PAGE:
If you and your partner can come to an agreement without going to court you will
save considerable time and money. You will stay in control of the process as your matter is resolved.
If you can’t figure things out a judge will do it for you –but by then you will have very little say in how your matter resolves.
How you negotiate is going to make a big difference to the toll the process takes on you
– financially and emotionally.¨
If you and your ex are able to sit down and work out how you are going to divide your stuff and look after your kids, coming up with an agreement between the two of you can be one of the quickest and easiest ways to resolve your relationship breakdown.
If you’re still getting on reasonably well; perhaps you are separated but still living under the same roof; despite going your separate ways you may still agree on the same priorities, things like your kids or mutual financial security; or maybe you don’t have any kids and it’s just a logistical exercise.
There are lots of circumstances where this can work. Once you agree its simply a matter of formalising your agreement.
You might chat to a lawyer to ensure you are making a legally sound decision and you might engage a lawyer to help you complete the legal paperwork. Formalising your agreement legally is important so everyone knows where they stand and it will help with things like refinancing, transferring property and providing some tax exemptions.
The real beauty of a kitchen table agreement is that it is decided completely by your and your ex and you can take control of the process and your future.
If you and your ex are determined not to go to court but you are struggling to understand their position on something, mediation can be invaluable.
There are now many mediation options available, ranging from low-fee government affiliated services through to former judges working as mediators.
Most people looking to resolve their matter expeditiously land somewhere in the middle.
Bright Side offers solution-focussed private mediations for people who are not already engaged in the court process. Mediations usually run for the best part of a day with the idea being that by the end of it, you and your ex will have reached an agreement that can be easily converted into court orders.
This is a chance for both of you to step away from the positions you may have become stuck in and listen to your ex. Your mediator is impartial and won’t give either of you legal advice, but they will make sure the mediation is an environment where all opinions can be expressed and all options for resolution canvassed.
Mediation can get hard but it’s also a chance to say the things that may not have come up in legal discussions. It’s time to get to the heart of what is stopping either of you coming to agreement and move forward. From there the mediator can work with both of you to generate settlement options, then canvas how those options could practically work.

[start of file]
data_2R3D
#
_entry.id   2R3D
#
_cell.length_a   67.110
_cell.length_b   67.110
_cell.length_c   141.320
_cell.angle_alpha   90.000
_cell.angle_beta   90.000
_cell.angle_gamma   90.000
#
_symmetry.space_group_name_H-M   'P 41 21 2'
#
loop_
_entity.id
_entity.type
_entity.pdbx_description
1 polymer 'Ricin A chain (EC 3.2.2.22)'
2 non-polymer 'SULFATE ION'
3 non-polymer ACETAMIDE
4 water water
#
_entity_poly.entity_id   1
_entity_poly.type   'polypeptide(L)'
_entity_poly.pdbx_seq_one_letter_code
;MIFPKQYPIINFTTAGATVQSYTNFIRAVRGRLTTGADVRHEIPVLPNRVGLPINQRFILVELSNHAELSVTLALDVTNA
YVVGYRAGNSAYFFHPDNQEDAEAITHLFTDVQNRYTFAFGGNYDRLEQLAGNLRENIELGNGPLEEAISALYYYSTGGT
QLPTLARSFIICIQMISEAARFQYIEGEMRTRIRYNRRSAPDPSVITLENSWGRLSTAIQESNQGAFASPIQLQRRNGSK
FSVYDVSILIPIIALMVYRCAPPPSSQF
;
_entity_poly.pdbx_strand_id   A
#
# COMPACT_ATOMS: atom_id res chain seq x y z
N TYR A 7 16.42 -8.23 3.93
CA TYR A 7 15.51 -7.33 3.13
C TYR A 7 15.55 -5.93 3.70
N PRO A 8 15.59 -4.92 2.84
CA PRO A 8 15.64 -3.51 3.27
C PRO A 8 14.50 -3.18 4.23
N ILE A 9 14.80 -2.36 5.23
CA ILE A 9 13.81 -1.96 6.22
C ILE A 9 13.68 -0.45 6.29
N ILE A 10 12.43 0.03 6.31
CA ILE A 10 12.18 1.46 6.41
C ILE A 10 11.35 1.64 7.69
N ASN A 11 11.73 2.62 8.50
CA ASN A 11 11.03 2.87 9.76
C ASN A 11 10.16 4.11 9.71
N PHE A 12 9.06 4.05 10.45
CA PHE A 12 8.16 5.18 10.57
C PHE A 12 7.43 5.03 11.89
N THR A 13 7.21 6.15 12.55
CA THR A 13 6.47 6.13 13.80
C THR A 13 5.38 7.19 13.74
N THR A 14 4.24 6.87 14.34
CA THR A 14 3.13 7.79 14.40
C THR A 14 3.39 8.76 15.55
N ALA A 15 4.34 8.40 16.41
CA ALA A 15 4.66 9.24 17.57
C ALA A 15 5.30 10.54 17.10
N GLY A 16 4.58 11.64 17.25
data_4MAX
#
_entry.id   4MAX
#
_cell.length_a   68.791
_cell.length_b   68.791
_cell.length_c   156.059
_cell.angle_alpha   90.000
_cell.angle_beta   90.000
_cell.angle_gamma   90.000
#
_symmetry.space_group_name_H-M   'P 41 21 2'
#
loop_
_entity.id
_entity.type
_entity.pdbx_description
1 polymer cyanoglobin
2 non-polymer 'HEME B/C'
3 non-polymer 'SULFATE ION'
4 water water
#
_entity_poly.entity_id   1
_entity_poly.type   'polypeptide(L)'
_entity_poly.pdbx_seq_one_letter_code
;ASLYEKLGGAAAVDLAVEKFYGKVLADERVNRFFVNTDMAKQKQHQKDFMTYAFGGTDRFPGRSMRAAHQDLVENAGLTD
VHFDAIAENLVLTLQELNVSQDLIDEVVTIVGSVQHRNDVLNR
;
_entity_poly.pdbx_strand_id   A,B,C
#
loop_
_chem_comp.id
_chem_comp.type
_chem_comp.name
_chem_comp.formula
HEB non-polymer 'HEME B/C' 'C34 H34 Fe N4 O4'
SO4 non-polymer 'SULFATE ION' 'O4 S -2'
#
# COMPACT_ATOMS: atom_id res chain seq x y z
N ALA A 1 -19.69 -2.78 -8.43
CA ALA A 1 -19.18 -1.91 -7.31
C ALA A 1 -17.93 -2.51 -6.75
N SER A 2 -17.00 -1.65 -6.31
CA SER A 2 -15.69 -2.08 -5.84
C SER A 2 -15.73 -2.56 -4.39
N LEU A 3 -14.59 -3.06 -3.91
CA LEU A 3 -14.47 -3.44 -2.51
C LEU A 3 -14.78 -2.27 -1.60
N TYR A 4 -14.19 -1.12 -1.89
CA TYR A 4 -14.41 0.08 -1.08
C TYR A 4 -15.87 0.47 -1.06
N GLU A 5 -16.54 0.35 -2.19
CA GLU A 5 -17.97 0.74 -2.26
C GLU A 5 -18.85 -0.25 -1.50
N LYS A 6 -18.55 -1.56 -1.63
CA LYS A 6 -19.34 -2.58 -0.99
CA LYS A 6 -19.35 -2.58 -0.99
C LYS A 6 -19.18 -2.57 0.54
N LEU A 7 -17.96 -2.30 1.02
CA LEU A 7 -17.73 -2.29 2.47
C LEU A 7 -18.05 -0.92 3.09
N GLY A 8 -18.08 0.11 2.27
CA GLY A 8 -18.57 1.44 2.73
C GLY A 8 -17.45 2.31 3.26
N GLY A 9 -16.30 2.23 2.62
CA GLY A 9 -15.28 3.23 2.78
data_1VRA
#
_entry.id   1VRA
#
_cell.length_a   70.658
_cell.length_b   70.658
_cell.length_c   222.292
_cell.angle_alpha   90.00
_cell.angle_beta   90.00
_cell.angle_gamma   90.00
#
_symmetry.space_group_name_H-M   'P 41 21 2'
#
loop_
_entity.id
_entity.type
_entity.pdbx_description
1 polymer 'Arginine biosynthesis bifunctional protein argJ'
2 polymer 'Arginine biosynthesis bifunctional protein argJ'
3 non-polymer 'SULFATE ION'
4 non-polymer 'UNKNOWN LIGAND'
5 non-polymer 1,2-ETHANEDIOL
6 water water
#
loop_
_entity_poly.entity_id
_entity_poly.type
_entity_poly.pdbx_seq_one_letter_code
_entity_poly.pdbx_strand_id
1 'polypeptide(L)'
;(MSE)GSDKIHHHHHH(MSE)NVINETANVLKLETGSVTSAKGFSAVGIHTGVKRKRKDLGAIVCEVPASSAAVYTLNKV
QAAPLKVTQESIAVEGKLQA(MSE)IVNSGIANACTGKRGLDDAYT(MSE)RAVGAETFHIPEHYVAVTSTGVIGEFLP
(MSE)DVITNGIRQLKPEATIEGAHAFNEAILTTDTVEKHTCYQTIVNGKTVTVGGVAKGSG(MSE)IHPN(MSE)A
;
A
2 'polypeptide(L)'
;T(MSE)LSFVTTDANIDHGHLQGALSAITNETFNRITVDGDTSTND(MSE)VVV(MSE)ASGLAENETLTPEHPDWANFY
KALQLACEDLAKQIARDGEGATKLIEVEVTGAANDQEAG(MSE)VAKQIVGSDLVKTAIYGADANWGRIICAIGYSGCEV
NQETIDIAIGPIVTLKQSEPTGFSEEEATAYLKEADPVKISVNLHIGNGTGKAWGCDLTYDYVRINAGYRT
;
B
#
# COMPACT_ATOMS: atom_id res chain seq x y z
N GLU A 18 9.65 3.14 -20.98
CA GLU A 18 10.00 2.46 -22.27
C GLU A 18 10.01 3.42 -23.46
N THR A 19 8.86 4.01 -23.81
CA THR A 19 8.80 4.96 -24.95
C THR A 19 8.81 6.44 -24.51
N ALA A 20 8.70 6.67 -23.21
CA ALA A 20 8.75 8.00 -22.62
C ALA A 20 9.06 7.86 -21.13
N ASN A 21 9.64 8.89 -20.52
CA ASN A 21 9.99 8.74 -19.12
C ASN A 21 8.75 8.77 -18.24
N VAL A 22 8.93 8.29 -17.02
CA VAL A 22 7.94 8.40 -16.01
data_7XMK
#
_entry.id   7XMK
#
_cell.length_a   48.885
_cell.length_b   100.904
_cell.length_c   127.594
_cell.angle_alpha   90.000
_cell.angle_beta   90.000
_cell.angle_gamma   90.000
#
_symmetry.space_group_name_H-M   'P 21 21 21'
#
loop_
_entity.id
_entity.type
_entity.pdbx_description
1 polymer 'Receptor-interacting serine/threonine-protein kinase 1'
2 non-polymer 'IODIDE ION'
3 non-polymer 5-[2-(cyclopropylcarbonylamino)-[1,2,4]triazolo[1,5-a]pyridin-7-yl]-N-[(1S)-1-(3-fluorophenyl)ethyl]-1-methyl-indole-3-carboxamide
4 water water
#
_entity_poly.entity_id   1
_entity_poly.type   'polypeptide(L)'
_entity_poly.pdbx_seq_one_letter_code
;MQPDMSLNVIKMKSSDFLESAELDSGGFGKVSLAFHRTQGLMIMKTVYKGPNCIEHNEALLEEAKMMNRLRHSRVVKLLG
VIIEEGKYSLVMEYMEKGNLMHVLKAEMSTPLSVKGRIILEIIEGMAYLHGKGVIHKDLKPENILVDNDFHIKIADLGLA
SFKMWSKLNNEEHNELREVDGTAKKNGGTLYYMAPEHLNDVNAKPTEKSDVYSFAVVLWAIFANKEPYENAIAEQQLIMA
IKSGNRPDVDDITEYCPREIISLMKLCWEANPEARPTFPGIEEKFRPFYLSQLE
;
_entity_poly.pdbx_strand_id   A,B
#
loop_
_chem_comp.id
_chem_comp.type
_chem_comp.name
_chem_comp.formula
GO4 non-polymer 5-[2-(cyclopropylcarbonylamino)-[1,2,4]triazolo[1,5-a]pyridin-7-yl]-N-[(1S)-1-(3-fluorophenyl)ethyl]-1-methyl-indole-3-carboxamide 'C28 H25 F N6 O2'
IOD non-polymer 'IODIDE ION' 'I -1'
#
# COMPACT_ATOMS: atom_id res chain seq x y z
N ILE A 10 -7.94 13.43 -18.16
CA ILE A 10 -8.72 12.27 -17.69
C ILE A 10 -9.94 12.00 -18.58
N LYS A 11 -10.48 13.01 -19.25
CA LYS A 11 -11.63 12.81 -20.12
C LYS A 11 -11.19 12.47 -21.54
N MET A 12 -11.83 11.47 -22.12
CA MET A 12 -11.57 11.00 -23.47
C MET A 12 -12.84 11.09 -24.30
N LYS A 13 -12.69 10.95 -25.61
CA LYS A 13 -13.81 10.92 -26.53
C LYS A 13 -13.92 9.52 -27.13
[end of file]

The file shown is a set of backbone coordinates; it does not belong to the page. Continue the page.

There are a range of ways you can participate in a mediation. At bright Side mediators are part of our collaborative team, so after you have had initial legal advice, you and your ex can go into your mediation with or without a lawyer. After, our lawyers can finalise all the legal paperwork for you to ensure your agreement is formalised as quickly as possible.
Collaborative practice is a legal process that uses lawyers alongside professionals who can help in a family law situation – such as financial advisors, counsellors, child specialists – to create a situation where clients have the best opportunity to solve problems themselves.
Collaborative practice can create value beyond what most traditional legal processes provide. It’s about creative problem solving.
A collaborative approach ensures that you and your ex – and each of your lawyers – are moving through each stage together and working towards common goals, legal and non-legal.
Collaborative practice focuses on the family problem as much as the individual problem. We pool knowledge and, if necessary, bring in help from family experts as part of the problem-solving process. We can consider things that are problems for both parties which goes a long way in breaking through stalemates.
The main focus is on your interests and values. We base our negotiations on a solutions-focussed model that looks to the future. It’s about your goals and interests and what we all need to do to achieve them.
This is the traditional way family law matters have been handled and, if your ex has already engaged a lawyer, it can still be an efficient way to resolve your matter. It doesn’t mean you have to end up in court.
Sometimes dealing with another lawyer can be difficult, but unavoidable, and it’s a hard thing to do on your own. We are happy to help you through this process, using our legal knowledge to make the path as smooth as possible.